It’s the latest tension point between the neighboring countries, who are also trading blame for not doing enough to prevent the deaths of at least 27 migrants whose boat sank Wednesday off Calais in the choppy waters of the world’s busiest shipping route.
French fishermen are angry at the British government for not granting more licenses to fish in U.K. waters — and angry at their own government for not doing more to defend them.
The fishing industry is economically tiny but symbolically important for both Britain and France.
Friday’s blockades are “a warning shot,” Olivier Lepretre, president of the regional fishing committee, told reporters in Calais.
“The British have access to the European market, while we do not have access to British waters. This is not normal, the British govt must respect the agreement.”
Fishing crews blocked access to the port of Saint-Malo from 9 a.m. to 10 a.m., but that blockade, now over, has passed the relay to Calais and Ouistreham, where the protest is continuing. Meanwhile, protesters are gearing up Friday afternoon to block access to the freight terminal of the Channel Tunnel the highway leading from France to Britain. In the port of Calais, a blockade of ferries began at noon, stopping ferries that provide links with the U.K. Five fishing boats from the port of Boulogne-sur-Mer blocked access to the Calais port, in a short but impactful 90-minute operation.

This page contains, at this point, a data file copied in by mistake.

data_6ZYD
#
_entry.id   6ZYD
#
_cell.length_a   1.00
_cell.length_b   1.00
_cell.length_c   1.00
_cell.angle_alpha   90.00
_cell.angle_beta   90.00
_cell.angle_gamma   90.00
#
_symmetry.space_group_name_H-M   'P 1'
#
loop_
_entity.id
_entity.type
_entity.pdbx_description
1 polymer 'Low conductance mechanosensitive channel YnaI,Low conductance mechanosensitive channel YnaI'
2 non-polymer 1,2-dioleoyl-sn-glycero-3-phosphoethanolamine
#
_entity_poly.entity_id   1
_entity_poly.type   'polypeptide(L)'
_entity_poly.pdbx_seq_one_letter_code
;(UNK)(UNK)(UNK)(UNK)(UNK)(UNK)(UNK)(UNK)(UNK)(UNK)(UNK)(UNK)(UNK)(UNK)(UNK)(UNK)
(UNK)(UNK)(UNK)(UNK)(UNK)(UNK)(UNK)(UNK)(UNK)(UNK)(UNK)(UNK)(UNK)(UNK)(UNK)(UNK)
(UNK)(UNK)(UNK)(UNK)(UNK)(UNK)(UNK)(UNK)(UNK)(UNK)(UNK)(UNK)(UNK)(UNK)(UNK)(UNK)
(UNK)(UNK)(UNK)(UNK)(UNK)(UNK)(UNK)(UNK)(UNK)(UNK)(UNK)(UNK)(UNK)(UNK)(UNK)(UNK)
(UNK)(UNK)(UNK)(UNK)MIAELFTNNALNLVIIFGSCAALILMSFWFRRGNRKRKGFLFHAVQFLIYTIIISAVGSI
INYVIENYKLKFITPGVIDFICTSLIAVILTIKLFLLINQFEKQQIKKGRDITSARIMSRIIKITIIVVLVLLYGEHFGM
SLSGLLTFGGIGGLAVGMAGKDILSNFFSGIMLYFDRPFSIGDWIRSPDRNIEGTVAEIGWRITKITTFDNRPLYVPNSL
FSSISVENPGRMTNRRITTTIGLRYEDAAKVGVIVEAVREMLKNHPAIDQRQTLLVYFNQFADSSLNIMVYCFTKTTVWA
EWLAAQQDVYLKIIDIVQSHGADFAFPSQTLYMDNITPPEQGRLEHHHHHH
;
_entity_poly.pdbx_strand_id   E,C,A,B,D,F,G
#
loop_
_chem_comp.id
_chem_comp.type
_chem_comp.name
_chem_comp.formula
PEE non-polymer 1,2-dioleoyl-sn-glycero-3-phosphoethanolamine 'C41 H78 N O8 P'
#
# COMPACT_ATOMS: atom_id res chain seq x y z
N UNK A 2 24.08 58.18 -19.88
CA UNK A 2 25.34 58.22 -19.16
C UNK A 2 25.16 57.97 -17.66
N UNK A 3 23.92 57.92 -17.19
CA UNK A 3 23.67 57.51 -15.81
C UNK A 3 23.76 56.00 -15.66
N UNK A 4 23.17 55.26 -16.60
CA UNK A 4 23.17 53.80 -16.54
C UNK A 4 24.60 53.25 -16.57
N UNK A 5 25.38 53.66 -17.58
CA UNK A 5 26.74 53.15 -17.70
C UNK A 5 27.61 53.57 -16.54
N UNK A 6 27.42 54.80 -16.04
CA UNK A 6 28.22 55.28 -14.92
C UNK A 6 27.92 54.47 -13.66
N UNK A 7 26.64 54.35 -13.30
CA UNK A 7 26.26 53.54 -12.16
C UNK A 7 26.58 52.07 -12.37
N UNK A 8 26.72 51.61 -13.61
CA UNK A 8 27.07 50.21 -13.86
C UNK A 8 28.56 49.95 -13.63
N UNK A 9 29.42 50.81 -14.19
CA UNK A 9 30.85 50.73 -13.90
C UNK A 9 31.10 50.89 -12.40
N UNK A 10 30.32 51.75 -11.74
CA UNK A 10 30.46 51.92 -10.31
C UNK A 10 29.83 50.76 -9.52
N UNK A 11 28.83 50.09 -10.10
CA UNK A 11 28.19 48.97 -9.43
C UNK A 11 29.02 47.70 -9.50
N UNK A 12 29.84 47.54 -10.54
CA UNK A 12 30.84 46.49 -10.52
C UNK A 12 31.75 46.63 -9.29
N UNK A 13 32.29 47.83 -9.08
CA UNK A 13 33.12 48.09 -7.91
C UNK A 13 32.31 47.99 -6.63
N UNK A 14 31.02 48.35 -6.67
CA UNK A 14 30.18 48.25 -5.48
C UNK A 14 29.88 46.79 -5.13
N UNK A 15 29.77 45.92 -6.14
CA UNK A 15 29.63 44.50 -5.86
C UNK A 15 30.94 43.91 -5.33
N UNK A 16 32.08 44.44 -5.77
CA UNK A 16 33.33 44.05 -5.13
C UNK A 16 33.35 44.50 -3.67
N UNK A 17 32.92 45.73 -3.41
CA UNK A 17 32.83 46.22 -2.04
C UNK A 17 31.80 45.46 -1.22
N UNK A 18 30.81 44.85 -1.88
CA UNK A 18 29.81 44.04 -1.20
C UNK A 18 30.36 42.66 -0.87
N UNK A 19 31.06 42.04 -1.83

“This is a symbolic action but if it continues we will show more teeth,” Lepretre added, in quotes given to French media.
The fishers are protesting to “respond to the derisive and humiliating attitude of the English,” Gerard Romiti, president of the French fishing committee, told reporters.
“We don’t want handouts, we just want our licenses back. The U.K. must abide by the post-Brexit deal. Too many fishermen are still on the sidelines, ” he added.
A spokesman for Prime Minister Boris Johnson said the U.K. was “disappointed by threats of protest activity.”
Before Brexit, French fishermen could fish deep inside British waters. Now they need to be granted a special license from British authorities to fish in certain areas. Most French boats have received the special licenses. Now the dispute boils down to just a few dozen French licenses that have not been granted by the U.K.
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